We do not possess these attributes, yet John1:12-13 says that we too can become children of God.  “But to all who believed him and accepted him, he gave the right to become children of God.  They are reborn—not with a physical birth resulting from human passion or plan, but a birth that comes from God.”  Romans 8:15-17 tells us that, just like the emperor had one crown prince but many adopted children who bore the same authority, so too, we who are adopted by God are co-heirs with Christ.  Once someone has been adopted, they can’t be un-adopted.  Jesus says in John 10:28-29, “I give them eternal life, and they will never perish. No one can snatch them away from me, for my Father has given them to me, and he is more powerful than anyone else. No one can snatch them from the Father’s hand.”  For this reason, those who have placed their trust in Jesus can be completely secure in their salvation.  We can know that we are permanently adopted sons and daughters of Almighty God.

Watchman Nee tells about a new convert who came in deep distress to see him. "No matter how much I pray, no matter how hard I try, I simply cannot seem to be faithful to my Lord. I think I'm losing my salvation." Nee said, "Do you see this dog here? He is my dog. He is house-trained; he never makes a mess; he is obedient; he is a pure delight to me. Out in the kitchen I have a son, a baby son. He makes a mess, he throws his food around, he fouls his clothes, he is a total mess. But who is going to inherit my kingdom? Not my dog; my son is my heir. You are Jesus Christ's heir because it is for you that He died." We are Christ's heirs, not through our perfection but by means of His grace.[i]

          In John 10:22-42, Jesus gets in trouble for claiming to be one with the Father. And for claiming to do the things that He did by the authority of God.  In fact, they got so angry that they picked up stones to kill Him.  But Jesus knew that He couldn’t do anything but what the Father wanted.  In John 5:19, He says, “I tell you the truth, the Son can do nothing by himself. He does only what he sees the Father doing. Whatever the Father does, the Son also does.”  If we are adopted sons and daughters of God, then it’s clear that we ought to be doing the same thing.  Yes—in this world, it’s dangerous for us too when we claim to speak for God.  But if we listen and obey as Jesus did, then we who wear the robes of royalty can show the signets that we bear and claim our right as heirs.  Jesus says in John 14:12, “I tell you the truth, anyone who believes in me will do the same works I have done, and even greater works, because I am going to be with the Father.”  Through the Holy Spirit, God gifts adopted sons and daughters to carry on the work of Christ in the world.  We become heirs, not just of the treasures of heaven, but of the responsibility borne by children of the King, to be ambassadors of His love wherever we go.  I pray that you’ll put your trust in God’s one and only Son, that you’ll know the blessing of adoption, and that you’ll carry on the work of God in the world.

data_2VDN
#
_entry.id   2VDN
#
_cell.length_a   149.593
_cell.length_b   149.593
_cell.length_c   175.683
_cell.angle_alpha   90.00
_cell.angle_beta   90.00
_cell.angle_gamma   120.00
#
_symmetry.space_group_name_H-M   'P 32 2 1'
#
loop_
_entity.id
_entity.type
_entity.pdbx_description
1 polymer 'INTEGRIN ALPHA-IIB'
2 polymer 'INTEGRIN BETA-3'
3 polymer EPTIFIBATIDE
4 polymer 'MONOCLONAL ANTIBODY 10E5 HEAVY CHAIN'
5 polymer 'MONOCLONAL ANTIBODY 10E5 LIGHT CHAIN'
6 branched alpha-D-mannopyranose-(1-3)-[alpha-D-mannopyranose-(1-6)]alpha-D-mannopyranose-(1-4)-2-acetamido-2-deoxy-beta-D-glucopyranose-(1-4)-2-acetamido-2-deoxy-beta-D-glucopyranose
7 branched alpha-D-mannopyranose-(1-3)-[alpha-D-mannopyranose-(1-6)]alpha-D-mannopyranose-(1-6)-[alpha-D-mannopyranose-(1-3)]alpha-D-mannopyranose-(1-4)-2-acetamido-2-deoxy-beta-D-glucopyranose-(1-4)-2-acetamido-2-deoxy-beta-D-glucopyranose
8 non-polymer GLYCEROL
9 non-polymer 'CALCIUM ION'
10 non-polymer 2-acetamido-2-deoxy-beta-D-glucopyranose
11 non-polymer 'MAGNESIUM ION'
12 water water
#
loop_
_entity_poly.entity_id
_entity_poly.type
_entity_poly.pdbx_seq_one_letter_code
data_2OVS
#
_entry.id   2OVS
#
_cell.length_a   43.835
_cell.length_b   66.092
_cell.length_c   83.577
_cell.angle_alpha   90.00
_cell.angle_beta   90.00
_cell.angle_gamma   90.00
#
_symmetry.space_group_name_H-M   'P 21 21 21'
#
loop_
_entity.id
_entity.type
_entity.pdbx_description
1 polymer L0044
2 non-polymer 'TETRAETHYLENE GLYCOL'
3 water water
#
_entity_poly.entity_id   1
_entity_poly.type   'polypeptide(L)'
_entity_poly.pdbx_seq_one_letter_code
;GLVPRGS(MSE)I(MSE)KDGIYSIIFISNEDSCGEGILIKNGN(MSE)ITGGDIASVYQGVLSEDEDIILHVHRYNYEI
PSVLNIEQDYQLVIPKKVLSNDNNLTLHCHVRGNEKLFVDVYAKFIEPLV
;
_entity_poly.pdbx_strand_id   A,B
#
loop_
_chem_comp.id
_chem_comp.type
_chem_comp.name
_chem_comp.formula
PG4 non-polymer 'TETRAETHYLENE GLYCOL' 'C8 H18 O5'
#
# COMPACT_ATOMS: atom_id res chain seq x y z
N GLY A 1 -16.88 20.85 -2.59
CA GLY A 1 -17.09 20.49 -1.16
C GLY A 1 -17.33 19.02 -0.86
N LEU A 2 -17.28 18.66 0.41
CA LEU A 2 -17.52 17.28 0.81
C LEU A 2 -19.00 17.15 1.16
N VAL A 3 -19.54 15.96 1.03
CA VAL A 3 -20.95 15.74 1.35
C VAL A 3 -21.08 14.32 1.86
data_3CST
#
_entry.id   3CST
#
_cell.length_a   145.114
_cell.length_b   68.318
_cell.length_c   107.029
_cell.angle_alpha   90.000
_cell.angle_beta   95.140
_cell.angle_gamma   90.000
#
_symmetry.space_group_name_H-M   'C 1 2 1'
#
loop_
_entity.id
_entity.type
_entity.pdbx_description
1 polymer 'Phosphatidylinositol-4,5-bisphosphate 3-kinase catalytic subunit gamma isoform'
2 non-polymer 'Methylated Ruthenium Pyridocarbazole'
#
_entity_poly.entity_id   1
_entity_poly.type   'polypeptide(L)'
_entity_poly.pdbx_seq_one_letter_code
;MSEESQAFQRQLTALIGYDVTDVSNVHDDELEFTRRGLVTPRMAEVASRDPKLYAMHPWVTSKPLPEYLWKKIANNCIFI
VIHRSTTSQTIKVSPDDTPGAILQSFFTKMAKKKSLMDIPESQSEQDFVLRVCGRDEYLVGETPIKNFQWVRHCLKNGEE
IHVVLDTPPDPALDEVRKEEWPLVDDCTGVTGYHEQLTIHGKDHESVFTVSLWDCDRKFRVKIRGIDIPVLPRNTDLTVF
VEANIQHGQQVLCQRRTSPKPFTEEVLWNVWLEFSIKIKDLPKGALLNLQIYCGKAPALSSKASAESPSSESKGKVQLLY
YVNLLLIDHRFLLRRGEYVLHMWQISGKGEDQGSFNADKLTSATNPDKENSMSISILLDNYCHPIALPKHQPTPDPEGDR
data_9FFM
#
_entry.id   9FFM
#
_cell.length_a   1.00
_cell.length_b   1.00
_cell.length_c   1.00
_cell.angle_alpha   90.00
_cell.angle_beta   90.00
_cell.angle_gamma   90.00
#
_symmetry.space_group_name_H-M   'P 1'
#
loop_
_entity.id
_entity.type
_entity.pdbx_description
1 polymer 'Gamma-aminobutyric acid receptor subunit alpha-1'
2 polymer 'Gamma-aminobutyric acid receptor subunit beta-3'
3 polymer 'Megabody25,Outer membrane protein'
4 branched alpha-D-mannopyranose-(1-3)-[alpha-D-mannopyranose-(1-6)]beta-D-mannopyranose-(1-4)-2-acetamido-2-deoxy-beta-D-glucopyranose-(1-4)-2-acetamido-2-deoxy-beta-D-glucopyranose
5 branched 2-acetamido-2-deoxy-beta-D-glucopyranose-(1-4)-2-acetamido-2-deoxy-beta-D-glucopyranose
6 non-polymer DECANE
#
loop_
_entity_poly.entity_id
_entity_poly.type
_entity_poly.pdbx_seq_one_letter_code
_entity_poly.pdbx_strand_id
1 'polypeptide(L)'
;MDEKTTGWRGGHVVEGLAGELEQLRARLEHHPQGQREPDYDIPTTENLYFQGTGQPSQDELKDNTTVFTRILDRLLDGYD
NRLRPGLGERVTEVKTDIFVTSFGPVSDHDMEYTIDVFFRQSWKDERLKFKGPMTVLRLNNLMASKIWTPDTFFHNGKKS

Wednesday, June 14, 2017

"By Grace, Through Faith"

One Sunday, the young pastor decided to use the 23rd Psalm for his children’s sermon. He began to tell the children about sheep—that they aren’t smart and need lots of guidance and that a shepherd’s job is to stay close to the sheep, protect them from wild animals and keep them from wandering away.
He pointed to the little children in the room and said they were the sheep and needed lots of guidance. Then the pastor put his hands out to the side, palms up in a dramatic gesture, and with raised eyebrows said to the children, “If you are the sheep, then who is the shepherd?” He was pretty obviously indicating himself.
A few seconds of silence followed, then one little boy said, “Jesus is the shepherd.”
The young pastor, obviously caught by surprise, said to the boy, “Well, then, who am I?”
The boy thought for a moment and then said with a shrug, “I guess you must be a sheep dog.”[i]